Altice Makes Cablevision Case to the States

Dutch telecom operator Altice has told state regulators that it was willing to make some concessions in its quest for approval of its $17.7 billion purchase of Cablevision Systems, but drew the line at conditions that would return half of the expected cost savings to customers and limit its ability to make changes in its workforce.

The New York Public Service Commission has been critical of the Altice deal. Commission staffers have said in filings that hitting aggressive cost-savings targets could force Altice to drastically reduce customer service and implement massive job cuts. The staff has recommended the deal be rejected unless Altice adheres to a laundry list of conditions.

Altice is confident it will receive the necessary approvals. And with the Federal Communications Commission winding down its review of Charter Communications’s $78.7 billion acquisition of Time Warner Cable, the agency will now likely be able to focus more on this smaller deal for the New York City area-centric Cablevision.


Altice CEO Dexter Goei — who is also slated to head up the U.S. cable operations — said he was confident the deal for Bethpage, N.Y.-based Cablevision would close by the end of the second quarter. Goei, during a financial-results call, said Altice expects decisions from the New Jersey Board of Public Utilities by the beginning of April, the New York PSC by the end of April and from the FCC in May.

In a March 8 filing with the New York PSC, Altice agreed to offer 30 Megabit-per-second high-speed Internet service to low-income families in the New York area for as low as $14.99 per month.

In a statement, Altice said the filing shows the Cablevision merger “will provide concrete benefits to consumers in the nation’s most competitive market. Altice will make substantial investments to further enhance competition and improve the customer experience, as outlined in the filing. The regulatory approval process is proceeding and we look forward to it continuing in a fair and open manner.

Altice has said it expects to extract at least $900 million in cost savings from Cablevision over the first few years after the deal closes, largely through removing redundancies and operating the network more efficiently.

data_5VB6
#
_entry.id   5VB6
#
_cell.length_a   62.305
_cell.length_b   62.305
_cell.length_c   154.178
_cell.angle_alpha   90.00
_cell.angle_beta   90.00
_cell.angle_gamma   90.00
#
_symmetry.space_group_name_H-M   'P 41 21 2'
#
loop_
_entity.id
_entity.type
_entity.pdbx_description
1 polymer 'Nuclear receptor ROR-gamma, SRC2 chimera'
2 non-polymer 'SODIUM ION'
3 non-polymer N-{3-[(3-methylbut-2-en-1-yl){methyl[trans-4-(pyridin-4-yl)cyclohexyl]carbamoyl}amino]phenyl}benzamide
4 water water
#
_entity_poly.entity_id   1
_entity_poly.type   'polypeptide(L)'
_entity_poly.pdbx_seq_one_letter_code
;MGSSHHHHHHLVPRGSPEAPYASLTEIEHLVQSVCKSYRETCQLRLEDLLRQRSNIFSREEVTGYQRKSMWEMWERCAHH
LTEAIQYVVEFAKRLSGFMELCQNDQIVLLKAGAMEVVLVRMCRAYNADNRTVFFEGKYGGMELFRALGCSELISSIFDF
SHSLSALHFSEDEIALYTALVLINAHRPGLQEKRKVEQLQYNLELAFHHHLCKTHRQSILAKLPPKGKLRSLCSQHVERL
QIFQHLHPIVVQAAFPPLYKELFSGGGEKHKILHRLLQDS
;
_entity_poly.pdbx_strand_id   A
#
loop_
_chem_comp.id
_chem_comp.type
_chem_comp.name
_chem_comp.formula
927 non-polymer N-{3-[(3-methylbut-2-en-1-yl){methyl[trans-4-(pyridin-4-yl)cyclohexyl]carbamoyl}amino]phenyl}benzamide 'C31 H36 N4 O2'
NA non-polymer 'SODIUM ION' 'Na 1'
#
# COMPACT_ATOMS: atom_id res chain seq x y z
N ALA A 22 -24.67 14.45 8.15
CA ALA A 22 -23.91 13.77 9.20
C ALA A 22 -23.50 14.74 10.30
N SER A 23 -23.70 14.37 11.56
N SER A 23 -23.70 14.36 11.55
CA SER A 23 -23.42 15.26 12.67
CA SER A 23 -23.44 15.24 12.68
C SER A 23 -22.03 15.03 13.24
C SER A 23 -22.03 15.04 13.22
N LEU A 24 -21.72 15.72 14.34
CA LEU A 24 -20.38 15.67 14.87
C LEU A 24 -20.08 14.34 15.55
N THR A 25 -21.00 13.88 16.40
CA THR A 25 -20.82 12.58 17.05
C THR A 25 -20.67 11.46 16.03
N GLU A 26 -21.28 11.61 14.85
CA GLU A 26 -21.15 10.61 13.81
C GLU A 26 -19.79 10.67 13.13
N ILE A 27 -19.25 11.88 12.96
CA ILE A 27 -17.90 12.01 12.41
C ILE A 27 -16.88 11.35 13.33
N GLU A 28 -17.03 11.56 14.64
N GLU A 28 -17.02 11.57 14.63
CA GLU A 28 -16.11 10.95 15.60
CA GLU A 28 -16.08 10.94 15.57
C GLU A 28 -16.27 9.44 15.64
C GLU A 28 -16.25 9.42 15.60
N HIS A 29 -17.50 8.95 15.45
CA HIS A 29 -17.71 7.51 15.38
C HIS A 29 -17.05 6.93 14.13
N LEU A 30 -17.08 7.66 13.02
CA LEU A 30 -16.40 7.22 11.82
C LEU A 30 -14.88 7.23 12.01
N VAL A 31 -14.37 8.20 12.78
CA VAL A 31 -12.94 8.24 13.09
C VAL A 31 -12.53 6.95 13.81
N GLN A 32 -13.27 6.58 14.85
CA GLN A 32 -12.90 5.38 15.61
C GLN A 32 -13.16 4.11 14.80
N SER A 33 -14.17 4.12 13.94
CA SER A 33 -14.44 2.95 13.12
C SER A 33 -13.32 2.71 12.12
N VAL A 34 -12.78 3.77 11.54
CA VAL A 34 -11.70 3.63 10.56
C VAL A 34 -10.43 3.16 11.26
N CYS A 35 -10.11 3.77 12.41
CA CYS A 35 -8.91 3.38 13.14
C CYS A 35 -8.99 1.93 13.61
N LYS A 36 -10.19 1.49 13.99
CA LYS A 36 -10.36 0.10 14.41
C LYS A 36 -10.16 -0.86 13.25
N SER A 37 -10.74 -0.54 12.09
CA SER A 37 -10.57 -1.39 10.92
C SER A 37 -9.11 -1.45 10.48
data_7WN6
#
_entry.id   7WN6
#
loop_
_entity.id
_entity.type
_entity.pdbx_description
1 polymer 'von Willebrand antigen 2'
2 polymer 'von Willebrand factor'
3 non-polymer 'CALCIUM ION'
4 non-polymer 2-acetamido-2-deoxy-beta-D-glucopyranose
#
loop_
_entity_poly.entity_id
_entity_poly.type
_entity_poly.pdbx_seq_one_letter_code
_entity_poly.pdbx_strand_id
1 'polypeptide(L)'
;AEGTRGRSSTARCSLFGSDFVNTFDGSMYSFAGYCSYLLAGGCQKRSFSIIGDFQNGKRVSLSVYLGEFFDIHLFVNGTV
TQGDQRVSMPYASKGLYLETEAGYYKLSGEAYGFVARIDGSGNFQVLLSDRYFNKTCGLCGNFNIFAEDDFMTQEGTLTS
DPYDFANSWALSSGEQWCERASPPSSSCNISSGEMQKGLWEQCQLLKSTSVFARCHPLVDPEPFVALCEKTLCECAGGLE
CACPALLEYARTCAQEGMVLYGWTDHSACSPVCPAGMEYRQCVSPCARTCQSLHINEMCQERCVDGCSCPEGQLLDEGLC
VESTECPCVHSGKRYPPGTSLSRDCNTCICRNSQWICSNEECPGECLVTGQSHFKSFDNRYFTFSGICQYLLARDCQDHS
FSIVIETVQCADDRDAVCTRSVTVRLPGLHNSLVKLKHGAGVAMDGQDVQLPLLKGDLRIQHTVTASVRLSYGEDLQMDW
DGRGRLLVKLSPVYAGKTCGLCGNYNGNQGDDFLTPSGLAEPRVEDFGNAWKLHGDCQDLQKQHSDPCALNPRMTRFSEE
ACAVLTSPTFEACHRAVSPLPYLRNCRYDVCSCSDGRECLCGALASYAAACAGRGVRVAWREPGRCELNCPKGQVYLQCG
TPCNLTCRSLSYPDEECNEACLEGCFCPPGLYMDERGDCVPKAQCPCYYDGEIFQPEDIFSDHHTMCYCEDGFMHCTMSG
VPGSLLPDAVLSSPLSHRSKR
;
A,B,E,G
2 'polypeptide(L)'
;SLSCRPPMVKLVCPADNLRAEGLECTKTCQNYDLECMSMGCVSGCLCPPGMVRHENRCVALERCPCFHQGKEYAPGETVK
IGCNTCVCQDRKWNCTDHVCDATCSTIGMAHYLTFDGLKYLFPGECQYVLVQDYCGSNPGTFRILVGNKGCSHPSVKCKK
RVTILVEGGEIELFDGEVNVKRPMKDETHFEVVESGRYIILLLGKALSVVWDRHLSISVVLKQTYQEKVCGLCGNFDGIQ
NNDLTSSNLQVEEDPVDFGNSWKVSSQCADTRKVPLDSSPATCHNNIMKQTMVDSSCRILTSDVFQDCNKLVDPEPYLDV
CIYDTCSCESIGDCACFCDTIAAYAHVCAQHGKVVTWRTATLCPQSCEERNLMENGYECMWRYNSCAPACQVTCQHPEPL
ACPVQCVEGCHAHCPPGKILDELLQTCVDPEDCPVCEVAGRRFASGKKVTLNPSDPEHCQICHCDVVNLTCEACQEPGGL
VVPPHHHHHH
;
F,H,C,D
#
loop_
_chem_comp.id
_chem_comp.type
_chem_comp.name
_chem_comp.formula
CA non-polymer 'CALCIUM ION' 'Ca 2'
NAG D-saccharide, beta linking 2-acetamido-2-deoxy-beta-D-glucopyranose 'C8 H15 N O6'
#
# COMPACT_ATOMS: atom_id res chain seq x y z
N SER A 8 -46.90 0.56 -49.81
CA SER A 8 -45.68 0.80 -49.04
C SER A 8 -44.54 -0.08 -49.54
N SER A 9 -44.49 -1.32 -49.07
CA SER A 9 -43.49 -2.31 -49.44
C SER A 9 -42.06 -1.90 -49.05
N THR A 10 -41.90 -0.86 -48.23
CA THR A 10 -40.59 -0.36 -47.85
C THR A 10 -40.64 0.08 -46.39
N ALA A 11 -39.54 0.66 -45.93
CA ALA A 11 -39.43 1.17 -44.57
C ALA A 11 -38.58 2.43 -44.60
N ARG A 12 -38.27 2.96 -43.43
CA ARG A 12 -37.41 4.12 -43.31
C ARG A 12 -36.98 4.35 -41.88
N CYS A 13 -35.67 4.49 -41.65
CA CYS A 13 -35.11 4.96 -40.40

At an industry conference shortly after the deal was announced in September, Altice chairman Patrick Drahi said better deals with vendors and removing amplifiers from the network would go a long way toward achieving that goal.

In the most recent PSC filing, Altice didn’t offer many specifics about efficiency plans, but did reveal it has earmarked several network improvements — including introducing an all-in-one home center allowing subscribers to integrate pay TV video, over-the-top video, online storage, home media and WiFi- and Ethernet-connected devices into a single hub.

Altice also plans to introduce a new customer interface, similar to one it has developed and deployed in other markets, to offer better navigation and recommendation tools.


Because of those investments, Altice recommended passing along about 15% of its overall costs savings to customers — reinvesting the rest in operational improvements — and not the 50% recommended by New York regulators.

Altice balked at the N.Y. PSC staff suggestion to hold off on reducing “customer-facing” jobs for five years after the deal closes, saying improvements in technology and efficiency have already reduced the need for some of those positions.

“[I]mproved service quality will organically reduce the need for customer-facing jobs by reducing key measures of customer dissatisfaction: unnecessary or repeat truck rolls and home visits, repeat calls for technical and service support, and overall support demands to call centers and field service technicians,” Altice told the agency.

Altice said it currently invests a larger percentage of total revenue into operations than Cablevision does. It also said it would not cut back on spending on customer-facing improvements because that would potentially degrade its $17.7-billion investment.

Most analysts believe the deal will win approval with conditions, and point to Cablevision’s stock price since the deal was announced — at $33.10 per share on March 16, the stock is just 5% below Altice’s offering price of $34.90 per share.

“My guess is they make some agreement around investment, maintain the Bethpage headquarters and low cost broadband and they get this done,” Pivotal Research Group CEO and senior media & communications analyst Jeff Wlodarczak said.

SIDEBAR: Altice in the Family

Altice mapped out a list of the benefits of its pending merger with Cablevision Systems:

• Offer a 30 Mbps broadband service to qualifying low-income homes in footprint for $14.99 per month, and upgrade the overall network to deliver speeds of up to 300 Mbps;

• Work in partnership with community groups and public authorities to expand broadband into low-income and underserved areas;

• Agree to base its U.S. headquarters in New York City;

• Introduce an all-in-one home center, enabling customers to integrate video, OTT video, online storage, home media and WiFi and Ethernet connected devices in a single hub

• Launch an improved customer interface with better navigation and recommendation tools.

SOURCE: Altice